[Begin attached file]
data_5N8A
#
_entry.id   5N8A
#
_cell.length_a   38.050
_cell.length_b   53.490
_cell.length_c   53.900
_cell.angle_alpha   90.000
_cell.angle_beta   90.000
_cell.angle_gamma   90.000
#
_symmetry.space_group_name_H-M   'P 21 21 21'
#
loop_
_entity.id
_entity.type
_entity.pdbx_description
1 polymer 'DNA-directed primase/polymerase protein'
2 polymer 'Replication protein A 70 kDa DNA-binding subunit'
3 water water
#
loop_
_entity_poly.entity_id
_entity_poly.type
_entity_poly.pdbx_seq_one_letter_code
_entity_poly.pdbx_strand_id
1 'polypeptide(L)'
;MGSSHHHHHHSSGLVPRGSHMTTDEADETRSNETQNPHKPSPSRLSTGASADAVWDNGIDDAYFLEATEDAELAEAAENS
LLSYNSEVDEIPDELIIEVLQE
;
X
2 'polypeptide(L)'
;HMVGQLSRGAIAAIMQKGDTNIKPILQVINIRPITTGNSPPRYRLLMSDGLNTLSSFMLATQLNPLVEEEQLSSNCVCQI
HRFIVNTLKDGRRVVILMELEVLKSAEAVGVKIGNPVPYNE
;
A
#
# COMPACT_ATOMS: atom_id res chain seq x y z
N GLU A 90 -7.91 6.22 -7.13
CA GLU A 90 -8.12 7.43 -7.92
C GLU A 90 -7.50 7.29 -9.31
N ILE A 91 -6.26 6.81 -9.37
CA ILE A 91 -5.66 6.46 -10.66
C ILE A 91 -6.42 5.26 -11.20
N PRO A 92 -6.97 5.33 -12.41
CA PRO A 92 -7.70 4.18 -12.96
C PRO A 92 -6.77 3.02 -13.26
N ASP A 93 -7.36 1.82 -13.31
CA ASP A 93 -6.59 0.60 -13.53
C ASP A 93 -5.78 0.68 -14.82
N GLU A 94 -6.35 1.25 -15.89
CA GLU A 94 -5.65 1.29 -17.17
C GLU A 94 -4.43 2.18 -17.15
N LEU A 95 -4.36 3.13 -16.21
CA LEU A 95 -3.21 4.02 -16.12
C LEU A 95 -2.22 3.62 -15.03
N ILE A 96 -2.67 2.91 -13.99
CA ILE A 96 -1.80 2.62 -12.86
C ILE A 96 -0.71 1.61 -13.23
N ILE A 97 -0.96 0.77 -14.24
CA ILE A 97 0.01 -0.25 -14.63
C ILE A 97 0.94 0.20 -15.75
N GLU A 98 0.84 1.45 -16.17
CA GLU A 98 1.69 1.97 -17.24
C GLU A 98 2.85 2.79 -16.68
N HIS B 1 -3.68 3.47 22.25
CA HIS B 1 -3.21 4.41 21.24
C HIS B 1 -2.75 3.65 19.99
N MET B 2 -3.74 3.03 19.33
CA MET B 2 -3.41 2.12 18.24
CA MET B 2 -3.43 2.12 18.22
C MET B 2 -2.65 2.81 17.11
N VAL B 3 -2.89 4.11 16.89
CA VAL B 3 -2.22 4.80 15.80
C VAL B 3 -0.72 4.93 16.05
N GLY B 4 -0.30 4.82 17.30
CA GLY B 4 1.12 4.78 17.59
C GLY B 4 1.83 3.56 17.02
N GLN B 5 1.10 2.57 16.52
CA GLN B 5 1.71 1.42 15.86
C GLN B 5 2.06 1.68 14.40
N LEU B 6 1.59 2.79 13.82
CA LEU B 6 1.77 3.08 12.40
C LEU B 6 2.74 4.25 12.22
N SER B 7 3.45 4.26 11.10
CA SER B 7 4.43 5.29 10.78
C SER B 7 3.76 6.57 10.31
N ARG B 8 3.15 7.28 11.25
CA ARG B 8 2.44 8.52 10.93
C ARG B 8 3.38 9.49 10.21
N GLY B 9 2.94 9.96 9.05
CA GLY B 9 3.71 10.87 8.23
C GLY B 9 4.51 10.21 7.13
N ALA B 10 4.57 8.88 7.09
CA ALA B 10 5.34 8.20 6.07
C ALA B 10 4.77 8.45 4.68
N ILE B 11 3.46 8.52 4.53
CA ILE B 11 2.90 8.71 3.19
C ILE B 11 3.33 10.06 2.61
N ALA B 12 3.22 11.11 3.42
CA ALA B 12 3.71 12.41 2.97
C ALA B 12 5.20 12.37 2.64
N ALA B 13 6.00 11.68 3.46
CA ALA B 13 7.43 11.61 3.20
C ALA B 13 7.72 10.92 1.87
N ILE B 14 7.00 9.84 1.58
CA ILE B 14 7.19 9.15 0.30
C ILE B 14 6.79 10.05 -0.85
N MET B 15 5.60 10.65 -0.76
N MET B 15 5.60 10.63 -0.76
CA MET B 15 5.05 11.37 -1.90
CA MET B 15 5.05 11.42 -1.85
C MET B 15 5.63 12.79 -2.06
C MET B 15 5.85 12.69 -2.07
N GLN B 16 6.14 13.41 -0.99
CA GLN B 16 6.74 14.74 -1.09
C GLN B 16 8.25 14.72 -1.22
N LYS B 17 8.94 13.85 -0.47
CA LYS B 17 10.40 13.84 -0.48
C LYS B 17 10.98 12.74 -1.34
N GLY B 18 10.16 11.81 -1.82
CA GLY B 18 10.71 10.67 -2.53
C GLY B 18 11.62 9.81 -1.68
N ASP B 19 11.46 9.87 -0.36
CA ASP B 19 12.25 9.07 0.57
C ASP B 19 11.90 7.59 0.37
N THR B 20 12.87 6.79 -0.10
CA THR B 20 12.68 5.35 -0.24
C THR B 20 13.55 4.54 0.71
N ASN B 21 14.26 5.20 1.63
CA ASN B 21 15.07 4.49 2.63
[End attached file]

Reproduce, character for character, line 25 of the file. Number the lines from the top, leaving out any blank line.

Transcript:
_entity_poly.pdbx_seq_one_letter_code